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R U OK? Day shines light on mental health

While the national day for asking R U OK? has rolled by for another year, there’s still no better time to be checking in with those around you — sometimes, the simple act of checking in with a friend, relative or community member is enough to change a life.

Shop fronts around Maryborough were decked out in yellow this week in support of R U OK? Day — a campaign designed to encourage all Australians to ask someone in their life how they are doing and support them if they’re struggling — which took place yesterday on September 10.

Along with its usual campaign, this year’s R U OK? Day also promoted the message “there’s more to say after R U OK?’, focusing on building confidence and increasing skills for people so they know how to navigate a conversation with some- one in their life who might be struggling.

Someone who knows the importance of a question as simple as R U OK? is Maryborough coun- sellor Carole Payton who has been working as a mental health clinician for 20 years.

Ms Payton said sometimes it can be enough to simply say ‘hi’ to someone you think may be struggling, and she had planned to check in with a few people herself on September 10.

“R U OK? Day is a great opportunity for people to start that conversation and there are a lot of resources out there to help,” she said.

“Some people feel like they’re a burden and don’t want to reach out so I think it’s really important for those of us who have the capacity, to just say hi. For some people that’s enough, just to know that someone’s thinking about them.

“The idea of R U OK? is something I do with my clients, if I haven’t had contact with someone for quite a long time I’ll give them a call and ask if they’re OK. I know there are workplaces I’m involved with who also use this day to check in with staff.”

Asking R U OK? is particularly important this year as the ongoing COVID-19 pandemic has separated families, friends and even colleagues and created social isolation for many.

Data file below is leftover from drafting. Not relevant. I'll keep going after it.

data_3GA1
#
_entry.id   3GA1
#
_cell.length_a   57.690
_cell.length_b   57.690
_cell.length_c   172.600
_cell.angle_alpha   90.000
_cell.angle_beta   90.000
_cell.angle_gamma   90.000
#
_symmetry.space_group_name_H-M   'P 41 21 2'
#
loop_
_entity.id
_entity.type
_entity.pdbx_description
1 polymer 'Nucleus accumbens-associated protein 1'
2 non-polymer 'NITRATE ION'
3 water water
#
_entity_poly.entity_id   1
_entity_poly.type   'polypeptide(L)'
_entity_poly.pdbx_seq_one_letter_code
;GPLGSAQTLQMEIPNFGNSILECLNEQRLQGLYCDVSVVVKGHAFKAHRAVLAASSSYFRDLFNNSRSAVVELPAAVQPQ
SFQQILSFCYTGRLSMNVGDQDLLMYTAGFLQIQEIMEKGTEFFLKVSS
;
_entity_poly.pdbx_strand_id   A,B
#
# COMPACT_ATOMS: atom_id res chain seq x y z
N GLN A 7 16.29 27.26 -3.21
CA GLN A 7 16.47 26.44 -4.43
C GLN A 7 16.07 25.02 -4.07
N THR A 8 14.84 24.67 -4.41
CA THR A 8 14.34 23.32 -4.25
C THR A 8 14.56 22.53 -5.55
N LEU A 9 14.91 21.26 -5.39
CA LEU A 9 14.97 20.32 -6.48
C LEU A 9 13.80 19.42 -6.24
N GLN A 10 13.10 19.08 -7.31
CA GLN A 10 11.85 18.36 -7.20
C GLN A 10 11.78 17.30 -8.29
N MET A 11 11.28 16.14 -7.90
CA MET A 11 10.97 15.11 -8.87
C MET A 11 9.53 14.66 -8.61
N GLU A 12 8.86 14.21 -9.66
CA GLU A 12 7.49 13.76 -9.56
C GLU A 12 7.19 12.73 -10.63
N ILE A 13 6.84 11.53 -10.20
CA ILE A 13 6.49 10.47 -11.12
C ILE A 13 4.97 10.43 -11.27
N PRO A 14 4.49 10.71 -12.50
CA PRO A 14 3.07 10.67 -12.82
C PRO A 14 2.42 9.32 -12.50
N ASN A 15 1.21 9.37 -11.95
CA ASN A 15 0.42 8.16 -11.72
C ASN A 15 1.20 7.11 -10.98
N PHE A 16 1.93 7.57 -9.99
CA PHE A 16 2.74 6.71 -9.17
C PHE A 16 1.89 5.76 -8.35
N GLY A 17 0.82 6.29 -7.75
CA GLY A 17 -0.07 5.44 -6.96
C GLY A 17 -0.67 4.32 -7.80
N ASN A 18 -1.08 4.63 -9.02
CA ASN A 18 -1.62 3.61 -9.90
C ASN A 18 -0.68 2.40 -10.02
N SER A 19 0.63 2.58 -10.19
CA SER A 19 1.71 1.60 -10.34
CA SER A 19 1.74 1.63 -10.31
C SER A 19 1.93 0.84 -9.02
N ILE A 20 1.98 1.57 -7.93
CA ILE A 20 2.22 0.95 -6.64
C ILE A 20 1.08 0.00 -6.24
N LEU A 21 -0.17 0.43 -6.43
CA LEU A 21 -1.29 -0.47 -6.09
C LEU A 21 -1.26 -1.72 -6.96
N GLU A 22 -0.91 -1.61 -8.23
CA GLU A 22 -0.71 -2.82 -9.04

Living in Maryborough for the past three years and running her private practice C Payton Counselling since November 2019 has given Ms Payton a snapshot of the local landscape pre and post COVID- 19.

“I have gotten some first-time clients during the pandemic but also people who I stopped working with a while ago are calling back because they’re struggling,” she said.

“There’s a really lowered mood we’re all experiencing at the moment so if you’ve already got mental health issues and then you’ve got this pandemic on top of it, it can worsen things. Other people may not quite understand why they’re feeling the way they are.”

The pandemic has put a stop to most face-to-face appointments but Ms Payton said there’s a silver lining as the use of telehealth services has allowed some clients to open up more than they may have in the past.

“The pandemic in some ways has given people more options when it comes to counselling because they can reach out through telehealth to any part of Victoria and I’ve found my clients are opening up more through it,” she said.

“The majority of my work, even clients who I was seeing face-to-face previously, have opted for the phone sessions.

“There’s the comfort of being at home and some issues people prefer not to have that face-to-face interaction for because it can be a bit uncomfortable when you’ve got a counsellor looking at you.

“I’ve also found that during this pandemic, it’s actually given people time to explore a lot of their own mental health issues. They’re calling up a counsellor and saying ‘I’ve got memories of past issues which I’m now struggling with, and I actually have some time now to work through that’.”

On the other side of the coin, Ms Payton said missing that vital social interaction is having an impact on everyone.

“Social isolation is a massive issue. As mental health workers we’re constantly promoting social connection but now all of a sudden that’s not available to a lot of people,” she said.

“I’m finding especially the older population who may have relied on having a face-to-face session with a counsellor once a week, that’s suddenly been taken away from them. Some of them don’t feel that comfortable talking over the phone because some people do prefer the face-to-face, and they’re missing those catch ups whether it’s with a counsellor, friends for coffee or family, that’s all stopped.

“I’m actually also working with a lot of students at the moment, particularly from the Loddon area.

“They were coasting and doing OK, but all of a sudden with this isolation they’re finding they’re at home more. If getting out of the home and being with their peers at school was a break for them, they’re now isolated at home and that can bring up more issues.”

Ms Payton encouraged everyone to check in with those around them and, above all, to simply be kind.

“Sometimes it is OK to not be OK, it’s just a matter of knowing what to do about those times that you’re not OK,” she said.

“Look after each other and be kind, you never know what journey someone’s on.”

Resources to ask how someone R U OK? can be found at www.ruok. org.au.

If you or someone you know is struggling you can contact Lifeline on 13 11 14.

You can also contact Beyond Blue’s free Coronavirus Mental Wellbeing Support Service, available 24/7 at coronavirus.beyond blue.org.au or 1800 512 348.

In an emergency, call Triple Zero (000).